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However, the consensus is that building official support for this would encourage creating notebooks that are JupyterLab specific and wouldn't be able to be supported by other frontends like nteract. The recommended approach is to create an extension, if you want to access the jupyterlab API.
In this case, it could possibly be an extension that handles a new mimetype by creating a new window for it and language specific wrappers that wrap outputs in this new mimetype. That would be easier for other frontends to also handle.
It would be good to document this rationale somewhere, maybe in the larger context of what features should be built into core vs what are better suited to third party extensions (at least at first).
EDIT: I am collecting issues that I think are related to this question of kernel execution being dependent on the frontend here:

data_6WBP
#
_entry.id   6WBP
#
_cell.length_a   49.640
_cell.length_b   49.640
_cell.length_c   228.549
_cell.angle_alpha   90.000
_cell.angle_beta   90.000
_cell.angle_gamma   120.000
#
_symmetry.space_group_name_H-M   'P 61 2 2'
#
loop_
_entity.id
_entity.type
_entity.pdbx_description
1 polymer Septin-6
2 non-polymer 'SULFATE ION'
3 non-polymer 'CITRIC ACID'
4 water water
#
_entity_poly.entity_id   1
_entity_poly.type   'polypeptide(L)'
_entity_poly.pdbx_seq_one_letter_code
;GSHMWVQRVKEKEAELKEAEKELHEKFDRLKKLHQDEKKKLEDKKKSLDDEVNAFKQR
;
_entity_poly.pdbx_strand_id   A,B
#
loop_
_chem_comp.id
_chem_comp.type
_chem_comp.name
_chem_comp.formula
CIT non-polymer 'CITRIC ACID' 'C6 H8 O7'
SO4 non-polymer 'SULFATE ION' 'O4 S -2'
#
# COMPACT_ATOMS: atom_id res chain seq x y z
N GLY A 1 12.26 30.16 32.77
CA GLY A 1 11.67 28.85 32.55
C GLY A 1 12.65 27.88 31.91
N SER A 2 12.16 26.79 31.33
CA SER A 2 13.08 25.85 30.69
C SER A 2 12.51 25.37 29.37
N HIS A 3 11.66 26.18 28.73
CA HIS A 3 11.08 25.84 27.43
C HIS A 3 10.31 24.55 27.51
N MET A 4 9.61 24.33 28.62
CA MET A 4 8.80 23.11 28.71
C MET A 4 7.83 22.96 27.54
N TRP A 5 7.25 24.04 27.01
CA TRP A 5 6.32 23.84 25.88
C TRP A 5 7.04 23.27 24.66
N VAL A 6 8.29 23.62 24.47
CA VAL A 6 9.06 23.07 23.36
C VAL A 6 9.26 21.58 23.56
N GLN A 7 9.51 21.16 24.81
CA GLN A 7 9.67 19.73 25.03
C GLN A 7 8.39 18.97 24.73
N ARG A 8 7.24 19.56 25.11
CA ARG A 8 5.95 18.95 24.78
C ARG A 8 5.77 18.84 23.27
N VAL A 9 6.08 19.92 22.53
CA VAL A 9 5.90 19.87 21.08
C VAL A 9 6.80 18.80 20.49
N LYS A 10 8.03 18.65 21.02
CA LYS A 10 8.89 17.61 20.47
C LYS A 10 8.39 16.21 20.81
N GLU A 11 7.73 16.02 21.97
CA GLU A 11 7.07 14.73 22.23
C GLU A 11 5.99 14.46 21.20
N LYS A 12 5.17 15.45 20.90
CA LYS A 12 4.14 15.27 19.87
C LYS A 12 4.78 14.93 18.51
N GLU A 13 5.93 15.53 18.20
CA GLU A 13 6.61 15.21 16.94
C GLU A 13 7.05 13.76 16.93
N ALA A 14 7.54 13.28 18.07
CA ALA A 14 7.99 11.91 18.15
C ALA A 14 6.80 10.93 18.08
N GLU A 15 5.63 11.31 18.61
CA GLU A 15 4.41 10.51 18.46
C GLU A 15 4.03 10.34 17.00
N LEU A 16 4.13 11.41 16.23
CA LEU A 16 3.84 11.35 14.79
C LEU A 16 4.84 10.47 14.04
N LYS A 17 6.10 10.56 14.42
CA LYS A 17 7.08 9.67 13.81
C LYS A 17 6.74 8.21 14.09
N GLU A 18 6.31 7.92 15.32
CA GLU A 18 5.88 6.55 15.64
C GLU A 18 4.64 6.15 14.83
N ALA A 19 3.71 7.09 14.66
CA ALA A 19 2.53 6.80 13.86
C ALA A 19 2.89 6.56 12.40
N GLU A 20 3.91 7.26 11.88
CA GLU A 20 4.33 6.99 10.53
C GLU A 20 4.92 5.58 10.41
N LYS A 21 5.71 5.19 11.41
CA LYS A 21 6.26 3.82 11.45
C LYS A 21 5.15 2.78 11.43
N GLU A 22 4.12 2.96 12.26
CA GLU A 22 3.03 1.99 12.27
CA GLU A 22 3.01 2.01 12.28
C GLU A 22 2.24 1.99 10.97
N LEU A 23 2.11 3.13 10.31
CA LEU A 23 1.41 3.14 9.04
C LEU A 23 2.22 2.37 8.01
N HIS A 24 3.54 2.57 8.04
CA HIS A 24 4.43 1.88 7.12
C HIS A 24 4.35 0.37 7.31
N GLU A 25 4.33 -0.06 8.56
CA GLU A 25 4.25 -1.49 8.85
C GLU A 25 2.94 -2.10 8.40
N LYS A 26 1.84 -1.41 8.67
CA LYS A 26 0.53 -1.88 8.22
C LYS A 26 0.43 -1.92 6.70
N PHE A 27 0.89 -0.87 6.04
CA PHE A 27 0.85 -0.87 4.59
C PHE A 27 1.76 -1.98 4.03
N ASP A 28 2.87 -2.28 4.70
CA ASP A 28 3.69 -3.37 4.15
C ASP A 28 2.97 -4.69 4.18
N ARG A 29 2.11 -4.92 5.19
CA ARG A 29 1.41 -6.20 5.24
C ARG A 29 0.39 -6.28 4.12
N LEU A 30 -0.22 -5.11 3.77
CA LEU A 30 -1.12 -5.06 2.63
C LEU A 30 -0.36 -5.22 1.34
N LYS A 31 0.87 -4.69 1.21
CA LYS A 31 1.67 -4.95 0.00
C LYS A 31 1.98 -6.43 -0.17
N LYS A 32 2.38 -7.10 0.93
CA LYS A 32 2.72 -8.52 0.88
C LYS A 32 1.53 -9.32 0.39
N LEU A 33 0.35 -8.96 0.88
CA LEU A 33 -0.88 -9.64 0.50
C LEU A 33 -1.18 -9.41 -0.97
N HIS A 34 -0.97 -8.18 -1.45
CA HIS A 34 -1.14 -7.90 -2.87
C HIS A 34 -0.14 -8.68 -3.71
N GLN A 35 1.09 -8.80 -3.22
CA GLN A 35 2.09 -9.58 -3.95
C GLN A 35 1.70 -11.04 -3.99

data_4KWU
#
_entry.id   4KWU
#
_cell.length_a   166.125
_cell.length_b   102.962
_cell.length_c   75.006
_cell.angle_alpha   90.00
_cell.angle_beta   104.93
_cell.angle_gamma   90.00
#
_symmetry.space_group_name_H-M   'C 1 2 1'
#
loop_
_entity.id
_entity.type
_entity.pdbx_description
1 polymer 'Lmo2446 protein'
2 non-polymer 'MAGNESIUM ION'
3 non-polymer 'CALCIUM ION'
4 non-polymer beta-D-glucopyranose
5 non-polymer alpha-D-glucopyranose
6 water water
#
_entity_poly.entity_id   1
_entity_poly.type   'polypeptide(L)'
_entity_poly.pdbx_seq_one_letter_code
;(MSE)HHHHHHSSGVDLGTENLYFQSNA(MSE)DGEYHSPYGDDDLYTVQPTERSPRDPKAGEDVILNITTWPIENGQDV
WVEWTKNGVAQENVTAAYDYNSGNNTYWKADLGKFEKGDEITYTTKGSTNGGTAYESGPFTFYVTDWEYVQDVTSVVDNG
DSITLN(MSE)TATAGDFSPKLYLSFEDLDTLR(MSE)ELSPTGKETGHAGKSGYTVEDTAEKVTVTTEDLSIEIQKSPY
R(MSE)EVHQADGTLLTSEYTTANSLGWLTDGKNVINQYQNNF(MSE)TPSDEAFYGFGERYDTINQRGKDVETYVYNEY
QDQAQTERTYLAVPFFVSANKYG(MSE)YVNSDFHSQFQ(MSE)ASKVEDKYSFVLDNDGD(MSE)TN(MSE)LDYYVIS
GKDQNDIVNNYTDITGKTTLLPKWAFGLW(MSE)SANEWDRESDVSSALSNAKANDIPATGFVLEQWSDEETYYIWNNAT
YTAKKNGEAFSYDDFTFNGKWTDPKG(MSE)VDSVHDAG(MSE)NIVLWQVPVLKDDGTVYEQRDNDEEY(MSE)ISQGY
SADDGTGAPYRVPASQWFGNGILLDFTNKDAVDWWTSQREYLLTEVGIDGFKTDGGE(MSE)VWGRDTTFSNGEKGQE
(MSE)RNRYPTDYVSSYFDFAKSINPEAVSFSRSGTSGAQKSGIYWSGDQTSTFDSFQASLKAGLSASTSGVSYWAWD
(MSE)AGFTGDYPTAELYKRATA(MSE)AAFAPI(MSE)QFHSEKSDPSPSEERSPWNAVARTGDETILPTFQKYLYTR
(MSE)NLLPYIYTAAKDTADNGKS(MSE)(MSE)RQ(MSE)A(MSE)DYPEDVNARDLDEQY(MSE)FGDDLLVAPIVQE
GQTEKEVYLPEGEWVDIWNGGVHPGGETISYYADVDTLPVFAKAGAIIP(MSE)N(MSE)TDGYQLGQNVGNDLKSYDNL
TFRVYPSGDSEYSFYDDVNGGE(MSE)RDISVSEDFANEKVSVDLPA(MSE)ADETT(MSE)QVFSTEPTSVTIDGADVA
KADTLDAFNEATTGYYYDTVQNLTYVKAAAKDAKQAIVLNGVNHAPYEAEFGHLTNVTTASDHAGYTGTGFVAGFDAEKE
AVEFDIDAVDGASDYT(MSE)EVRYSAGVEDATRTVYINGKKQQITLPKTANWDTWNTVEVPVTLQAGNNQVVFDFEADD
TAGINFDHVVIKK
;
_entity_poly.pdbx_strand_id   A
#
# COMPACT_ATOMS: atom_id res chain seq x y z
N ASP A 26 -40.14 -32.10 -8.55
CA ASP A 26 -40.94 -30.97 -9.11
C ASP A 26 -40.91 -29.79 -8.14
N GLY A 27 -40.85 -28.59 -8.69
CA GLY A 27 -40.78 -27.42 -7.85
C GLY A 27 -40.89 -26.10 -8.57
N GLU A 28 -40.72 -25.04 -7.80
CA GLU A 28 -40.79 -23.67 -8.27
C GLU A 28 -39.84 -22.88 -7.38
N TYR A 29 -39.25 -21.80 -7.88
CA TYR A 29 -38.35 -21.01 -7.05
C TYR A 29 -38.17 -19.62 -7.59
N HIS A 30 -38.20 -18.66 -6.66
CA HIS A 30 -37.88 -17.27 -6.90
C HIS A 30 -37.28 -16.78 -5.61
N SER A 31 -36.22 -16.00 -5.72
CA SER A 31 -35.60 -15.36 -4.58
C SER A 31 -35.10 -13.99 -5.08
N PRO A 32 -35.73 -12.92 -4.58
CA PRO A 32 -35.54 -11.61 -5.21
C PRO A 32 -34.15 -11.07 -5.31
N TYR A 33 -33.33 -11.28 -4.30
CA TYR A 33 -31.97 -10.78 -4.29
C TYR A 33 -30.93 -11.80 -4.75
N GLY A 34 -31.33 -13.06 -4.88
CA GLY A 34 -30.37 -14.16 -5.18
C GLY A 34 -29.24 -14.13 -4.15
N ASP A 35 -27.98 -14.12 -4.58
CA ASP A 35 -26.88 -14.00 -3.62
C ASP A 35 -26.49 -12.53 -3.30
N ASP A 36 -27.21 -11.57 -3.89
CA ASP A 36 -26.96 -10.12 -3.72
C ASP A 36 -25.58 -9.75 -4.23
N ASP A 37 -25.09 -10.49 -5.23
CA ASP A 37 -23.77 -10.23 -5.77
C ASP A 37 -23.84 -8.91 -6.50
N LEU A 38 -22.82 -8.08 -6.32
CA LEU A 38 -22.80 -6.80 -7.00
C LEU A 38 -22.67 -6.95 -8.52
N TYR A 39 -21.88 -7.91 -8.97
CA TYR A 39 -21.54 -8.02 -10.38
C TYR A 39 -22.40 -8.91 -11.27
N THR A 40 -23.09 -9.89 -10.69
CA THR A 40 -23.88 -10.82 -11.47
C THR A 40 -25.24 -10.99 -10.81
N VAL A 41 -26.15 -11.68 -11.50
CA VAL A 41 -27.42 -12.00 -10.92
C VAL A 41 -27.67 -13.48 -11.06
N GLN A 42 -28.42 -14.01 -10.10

Speaking as a developer on nteract and having fresh in mind why people elected building new APIs and UIs for jupyter, the reason you don't want your JS API exposed in outputs is for your own sanity. Someday you're going to want to change an API and you will be locked into past decisions or have to go the route of breaking things.
On Wed, May 23, 2018 at 12:26 PM, Kyle Kelley ***@***.***> wrote: Speaking as a developer on nteract and having fresh in mind *why* people elected building new APIs and UIs for jupyter, the reason you don't want your JS API exposed in outputs is for your own sanity. Someday you're going to want to change an API and you will be locked into past decisions *or* have to go the route of breaking things. My opinion on the best way to handle this is to define metadata for the message spec for this. Note -- this use case is pretty similar to the proposal from @BoPeng <https://github.com/BoPeng> in #4550 <#4550> — You are receiving this because you are subscribed to this thread. Reply to this email directly, view it on GitHub <#4623 (comment)>, or mute the thread <https://github.com/notifications/unsubscribe-auth/AABr0AkzKptQnPaFQ3Z3d4V_UN3XRDJvks5t1bfagaJpZM4UK0jT> .
-- Brian E. Granger Associate Professor of Physics and Data Science Cal Poly State University, San Luis Obispo @ellisonbg on Twitter and GitHub email@example.com and firstname.lastname@example.org